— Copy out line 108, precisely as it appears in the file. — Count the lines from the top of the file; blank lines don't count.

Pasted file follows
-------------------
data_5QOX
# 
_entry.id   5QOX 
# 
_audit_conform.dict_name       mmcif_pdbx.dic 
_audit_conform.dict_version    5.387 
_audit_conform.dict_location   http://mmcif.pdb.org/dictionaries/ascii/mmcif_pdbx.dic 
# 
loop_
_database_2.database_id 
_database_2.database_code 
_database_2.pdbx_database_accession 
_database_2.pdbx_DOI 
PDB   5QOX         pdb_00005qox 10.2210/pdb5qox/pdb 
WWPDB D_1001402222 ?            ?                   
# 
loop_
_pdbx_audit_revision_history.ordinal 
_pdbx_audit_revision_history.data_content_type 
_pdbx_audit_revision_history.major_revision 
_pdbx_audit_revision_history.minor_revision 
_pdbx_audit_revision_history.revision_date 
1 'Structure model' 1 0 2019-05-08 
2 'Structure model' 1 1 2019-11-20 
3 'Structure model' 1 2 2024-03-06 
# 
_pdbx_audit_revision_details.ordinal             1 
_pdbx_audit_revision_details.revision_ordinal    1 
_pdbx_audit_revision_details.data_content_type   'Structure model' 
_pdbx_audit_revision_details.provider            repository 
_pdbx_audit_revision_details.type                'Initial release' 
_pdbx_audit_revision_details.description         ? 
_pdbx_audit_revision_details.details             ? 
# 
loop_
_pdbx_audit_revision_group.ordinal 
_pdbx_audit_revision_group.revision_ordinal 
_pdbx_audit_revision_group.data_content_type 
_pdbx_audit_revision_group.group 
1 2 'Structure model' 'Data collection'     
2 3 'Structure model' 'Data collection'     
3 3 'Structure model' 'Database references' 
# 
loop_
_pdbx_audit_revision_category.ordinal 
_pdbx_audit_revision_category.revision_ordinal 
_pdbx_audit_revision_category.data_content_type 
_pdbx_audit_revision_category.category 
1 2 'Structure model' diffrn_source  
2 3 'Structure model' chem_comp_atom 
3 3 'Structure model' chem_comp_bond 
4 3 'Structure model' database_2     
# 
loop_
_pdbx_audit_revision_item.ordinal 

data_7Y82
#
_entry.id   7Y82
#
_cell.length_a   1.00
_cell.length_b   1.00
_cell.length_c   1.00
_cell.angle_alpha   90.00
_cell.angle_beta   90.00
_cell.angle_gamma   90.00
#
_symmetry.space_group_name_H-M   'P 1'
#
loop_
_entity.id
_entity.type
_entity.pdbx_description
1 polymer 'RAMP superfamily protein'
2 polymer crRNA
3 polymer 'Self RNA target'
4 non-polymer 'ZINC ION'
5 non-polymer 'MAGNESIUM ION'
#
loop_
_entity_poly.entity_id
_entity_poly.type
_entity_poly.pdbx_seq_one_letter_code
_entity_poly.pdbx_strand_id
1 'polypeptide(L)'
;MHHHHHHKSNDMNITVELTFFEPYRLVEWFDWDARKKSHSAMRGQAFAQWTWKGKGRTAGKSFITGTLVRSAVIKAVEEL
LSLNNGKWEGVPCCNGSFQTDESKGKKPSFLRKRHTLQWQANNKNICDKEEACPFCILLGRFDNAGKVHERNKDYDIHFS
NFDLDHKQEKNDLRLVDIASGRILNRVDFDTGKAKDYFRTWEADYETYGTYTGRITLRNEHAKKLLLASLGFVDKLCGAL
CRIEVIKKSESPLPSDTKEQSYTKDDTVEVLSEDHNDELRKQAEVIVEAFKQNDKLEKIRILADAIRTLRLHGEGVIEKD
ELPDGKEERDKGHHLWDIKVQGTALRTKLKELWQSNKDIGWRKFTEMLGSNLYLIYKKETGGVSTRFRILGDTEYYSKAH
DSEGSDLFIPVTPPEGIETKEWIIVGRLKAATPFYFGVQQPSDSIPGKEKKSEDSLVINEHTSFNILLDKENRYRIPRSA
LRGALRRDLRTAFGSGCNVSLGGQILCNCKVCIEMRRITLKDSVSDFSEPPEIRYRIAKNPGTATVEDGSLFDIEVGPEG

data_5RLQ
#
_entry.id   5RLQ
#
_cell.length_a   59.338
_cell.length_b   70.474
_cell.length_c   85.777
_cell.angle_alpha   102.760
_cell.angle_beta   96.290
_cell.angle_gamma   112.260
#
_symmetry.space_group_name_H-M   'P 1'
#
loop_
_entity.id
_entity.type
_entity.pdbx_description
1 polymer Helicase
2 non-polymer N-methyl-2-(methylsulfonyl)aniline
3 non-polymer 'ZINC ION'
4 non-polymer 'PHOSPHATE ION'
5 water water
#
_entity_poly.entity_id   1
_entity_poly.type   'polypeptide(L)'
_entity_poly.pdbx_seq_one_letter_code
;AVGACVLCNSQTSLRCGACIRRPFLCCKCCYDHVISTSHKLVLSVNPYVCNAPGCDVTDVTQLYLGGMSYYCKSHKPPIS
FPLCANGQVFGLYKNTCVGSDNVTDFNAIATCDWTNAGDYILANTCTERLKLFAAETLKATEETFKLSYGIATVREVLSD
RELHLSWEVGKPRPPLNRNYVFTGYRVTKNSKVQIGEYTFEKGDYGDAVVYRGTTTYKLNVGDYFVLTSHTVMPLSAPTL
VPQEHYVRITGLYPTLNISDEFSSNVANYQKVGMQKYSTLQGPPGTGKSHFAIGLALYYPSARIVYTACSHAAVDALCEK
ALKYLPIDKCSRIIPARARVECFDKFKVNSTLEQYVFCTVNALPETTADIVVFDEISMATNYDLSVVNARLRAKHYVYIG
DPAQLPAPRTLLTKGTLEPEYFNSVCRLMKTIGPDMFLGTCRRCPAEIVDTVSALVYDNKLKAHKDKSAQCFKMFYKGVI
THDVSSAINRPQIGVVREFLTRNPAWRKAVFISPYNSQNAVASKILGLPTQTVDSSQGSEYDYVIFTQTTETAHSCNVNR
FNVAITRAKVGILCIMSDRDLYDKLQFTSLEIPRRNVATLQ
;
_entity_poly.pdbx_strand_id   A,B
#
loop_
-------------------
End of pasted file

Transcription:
_entity.pdbx_description